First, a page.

Yes, generally speaking I would advise a more anti-slip finish for floor areas that are subject to spillages close to a wet room. A honed / matt finish seems more suitable as it offers enhanced slip resistance while maintaining the same look. The only difference between polished and honed (in most cases) is that the light would simply reflect differently. However, some darker materials tend to go lighter when honed. In this case, we can apply a colour enhancer to bring some of the colour back.
Within a wet room or the shower enclosure, you can even take it to a textured finish to make it even more anti-slip. Sandblasted finish seems to be a popular option. It provides a surface with a smooth granular relief and Tthe final result is a finely dotted base with a rough surface that nevertheless maintains uniformity in texture.
With most materials, a rougher finish results in a lighter surface. Again, a colour enhancer will bring some of the colour back, but it is unlikely to take it to its original colour. Also, be mindful that a textured finish is more difficult to clean.
Whilst a honed finish normally offers the equivalent of R9 a sandblasted finish might reach R10 or even R11. The R scale (created for porcelain and ceramic tiles) runs from R9 to R13, where R9 is slippery when wet, and R13 the least slippery. Floor surfaces that are classified by the DIN 51130 standard as R9 (or in some instances R10) will be slippery when used in wet or greasy conditions. Whilst this is all very well and good, it is important to remember that things are not quite as “clear cut” with natural stones. First of all, each and every stone or marble reacts differently to the finishing process and consequently performs differently. Also, it is important to remember that natural materials are not “made for purpose” (we use them for flooring and the likes, but this is not their intended use) and generally speaking natural stones are rarely tested for anti-slip resistance (tests might or might not be run and offered by the quarry). So, common sense is key here : the more slippery the area can potentially be, the rougher the finish. Also, always bear in mind who the users are : if there are kids and elderlies around, one more reason to use an anti-slip finish.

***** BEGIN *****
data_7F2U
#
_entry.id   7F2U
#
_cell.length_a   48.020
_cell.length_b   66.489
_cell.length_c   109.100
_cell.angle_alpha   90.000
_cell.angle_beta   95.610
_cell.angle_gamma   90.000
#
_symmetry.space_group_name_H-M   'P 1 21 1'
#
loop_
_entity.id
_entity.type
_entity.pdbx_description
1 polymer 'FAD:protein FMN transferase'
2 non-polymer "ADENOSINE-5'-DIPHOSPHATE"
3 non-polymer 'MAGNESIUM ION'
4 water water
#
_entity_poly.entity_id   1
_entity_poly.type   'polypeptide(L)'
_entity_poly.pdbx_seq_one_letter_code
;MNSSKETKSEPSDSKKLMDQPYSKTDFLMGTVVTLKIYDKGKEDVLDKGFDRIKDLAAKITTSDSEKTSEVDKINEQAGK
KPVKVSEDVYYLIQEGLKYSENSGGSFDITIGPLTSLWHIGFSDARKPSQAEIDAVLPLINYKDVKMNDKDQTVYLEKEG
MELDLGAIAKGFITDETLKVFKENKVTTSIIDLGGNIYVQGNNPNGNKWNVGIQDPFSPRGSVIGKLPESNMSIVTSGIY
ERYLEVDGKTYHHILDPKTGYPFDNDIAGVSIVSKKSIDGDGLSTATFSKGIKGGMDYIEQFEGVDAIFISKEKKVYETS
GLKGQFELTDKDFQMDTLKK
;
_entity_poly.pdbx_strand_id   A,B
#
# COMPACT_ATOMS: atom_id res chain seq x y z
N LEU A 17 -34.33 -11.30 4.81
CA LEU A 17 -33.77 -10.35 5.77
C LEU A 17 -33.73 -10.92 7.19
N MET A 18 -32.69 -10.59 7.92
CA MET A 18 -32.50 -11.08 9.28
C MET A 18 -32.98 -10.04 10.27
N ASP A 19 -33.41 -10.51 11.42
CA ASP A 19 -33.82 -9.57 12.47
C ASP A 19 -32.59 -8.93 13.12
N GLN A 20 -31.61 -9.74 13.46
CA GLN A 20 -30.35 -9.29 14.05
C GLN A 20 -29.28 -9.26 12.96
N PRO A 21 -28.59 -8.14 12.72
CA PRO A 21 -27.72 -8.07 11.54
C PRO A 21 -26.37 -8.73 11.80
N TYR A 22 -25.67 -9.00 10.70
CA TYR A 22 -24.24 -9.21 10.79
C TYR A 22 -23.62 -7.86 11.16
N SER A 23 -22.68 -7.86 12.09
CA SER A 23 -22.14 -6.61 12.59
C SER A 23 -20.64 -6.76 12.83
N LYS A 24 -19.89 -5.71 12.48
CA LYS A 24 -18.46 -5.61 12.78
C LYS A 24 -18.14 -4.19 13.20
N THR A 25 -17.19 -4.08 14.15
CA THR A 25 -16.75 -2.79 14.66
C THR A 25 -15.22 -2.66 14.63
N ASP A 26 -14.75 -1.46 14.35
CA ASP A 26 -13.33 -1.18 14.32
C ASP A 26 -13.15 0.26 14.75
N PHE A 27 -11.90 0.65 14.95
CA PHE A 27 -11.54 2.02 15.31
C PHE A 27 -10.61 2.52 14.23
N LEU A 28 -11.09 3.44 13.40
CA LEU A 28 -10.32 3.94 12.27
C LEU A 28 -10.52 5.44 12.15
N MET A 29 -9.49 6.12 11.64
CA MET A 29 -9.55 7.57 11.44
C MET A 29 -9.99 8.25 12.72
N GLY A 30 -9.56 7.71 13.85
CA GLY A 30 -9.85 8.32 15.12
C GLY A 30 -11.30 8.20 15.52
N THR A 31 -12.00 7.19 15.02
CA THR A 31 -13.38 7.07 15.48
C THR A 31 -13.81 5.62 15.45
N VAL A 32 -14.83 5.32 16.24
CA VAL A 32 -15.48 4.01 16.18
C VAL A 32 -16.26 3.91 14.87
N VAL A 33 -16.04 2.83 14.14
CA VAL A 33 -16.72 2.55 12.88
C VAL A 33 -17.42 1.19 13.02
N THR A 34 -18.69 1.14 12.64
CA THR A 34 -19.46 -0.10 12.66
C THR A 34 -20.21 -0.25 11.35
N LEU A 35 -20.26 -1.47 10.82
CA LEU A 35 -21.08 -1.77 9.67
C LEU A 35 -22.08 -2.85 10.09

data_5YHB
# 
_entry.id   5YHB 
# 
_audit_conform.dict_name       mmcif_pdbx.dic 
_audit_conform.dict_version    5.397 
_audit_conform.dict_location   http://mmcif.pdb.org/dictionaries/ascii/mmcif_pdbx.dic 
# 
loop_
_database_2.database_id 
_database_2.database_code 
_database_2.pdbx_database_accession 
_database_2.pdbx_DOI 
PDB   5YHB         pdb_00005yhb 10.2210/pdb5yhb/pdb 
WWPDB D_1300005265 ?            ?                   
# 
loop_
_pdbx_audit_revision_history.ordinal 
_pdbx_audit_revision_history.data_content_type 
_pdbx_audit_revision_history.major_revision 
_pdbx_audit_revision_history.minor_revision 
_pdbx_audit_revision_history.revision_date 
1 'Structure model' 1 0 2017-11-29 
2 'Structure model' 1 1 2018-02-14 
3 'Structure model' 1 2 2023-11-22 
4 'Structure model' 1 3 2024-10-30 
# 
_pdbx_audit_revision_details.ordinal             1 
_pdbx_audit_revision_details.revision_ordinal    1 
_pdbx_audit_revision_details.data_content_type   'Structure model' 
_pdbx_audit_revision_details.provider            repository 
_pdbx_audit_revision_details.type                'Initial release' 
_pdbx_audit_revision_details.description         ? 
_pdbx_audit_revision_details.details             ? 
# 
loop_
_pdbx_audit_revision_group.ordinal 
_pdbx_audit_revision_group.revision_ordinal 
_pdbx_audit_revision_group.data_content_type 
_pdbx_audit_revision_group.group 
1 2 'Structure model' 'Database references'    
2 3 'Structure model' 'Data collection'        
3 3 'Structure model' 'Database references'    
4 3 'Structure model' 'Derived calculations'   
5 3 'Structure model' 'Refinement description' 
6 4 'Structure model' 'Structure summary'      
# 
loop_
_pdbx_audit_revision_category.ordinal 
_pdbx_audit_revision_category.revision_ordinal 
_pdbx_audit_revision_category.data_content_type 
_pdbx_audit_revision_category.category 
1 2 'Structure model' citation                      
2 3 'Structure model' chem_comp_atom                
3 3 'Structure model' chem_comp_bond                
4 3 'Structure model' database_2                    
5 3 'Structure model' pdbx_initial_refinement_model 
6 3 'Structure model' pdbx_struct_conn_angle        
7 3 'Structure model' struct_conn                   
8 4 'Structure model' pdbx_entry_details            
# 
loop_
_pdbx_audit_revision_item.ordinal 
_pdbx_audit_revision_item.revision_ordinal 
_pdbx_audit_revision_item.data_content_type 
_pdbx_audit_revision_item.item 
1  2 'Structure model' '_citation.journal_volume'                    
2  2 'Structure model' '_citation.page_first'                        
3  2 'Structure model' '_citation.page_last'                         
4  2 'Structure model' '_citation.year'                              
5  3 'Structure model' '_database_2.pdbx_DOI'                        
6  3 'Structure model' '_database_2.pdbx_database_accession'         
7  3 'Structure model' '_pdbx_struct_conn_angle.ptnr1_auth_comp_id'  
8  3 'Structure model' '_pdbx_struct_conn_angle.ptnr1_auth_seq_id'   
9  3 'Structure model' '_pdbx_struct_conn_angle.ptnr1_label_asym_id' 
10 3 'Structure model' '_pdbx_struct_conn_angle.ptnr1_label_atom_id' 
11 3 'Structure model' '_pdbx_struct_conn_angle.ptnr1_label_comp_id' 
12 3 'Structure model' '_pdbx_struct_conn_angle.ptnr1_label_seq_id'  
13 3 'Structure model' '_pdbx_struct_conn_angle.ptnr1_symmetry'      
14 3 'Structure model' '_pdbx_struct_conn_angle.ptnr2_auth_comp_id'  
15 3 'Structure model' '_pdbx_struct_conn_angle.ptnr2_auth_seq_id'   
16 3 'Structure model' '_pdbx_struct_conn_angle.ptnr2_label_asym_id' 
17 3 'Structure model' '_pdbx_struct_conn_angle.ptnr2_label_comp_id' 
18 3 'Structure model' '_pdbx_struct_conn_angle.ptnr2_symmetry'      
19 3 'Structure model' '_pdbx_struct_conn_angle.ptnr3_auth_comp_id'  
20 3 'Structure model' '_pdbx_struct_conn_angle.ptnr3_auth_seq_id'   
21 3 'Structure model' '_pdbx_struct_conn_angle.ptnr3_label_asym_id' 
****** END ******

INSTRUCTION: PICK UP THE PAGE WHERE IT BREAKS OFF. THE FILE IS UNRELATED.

Alternatively, if you are not prepared to compromise on a polished finish, there are some anti-slip treatments that can be applied once the floor has been laid. Slipstop is one of them. These treatments are not floor coatings and will consequently not peel off. Through a chemical reaction, this treatment creates a micro structure to the surface, leaving the floors slip-resistant even when exposed to water, grease, oil, etc. These treatments require specific care and maintenance regimes and might need to be re-applied on a regular basis.
I hope this blog gives you enough to go by for now and I invite you to get in touch for further assistance or if you have any questions.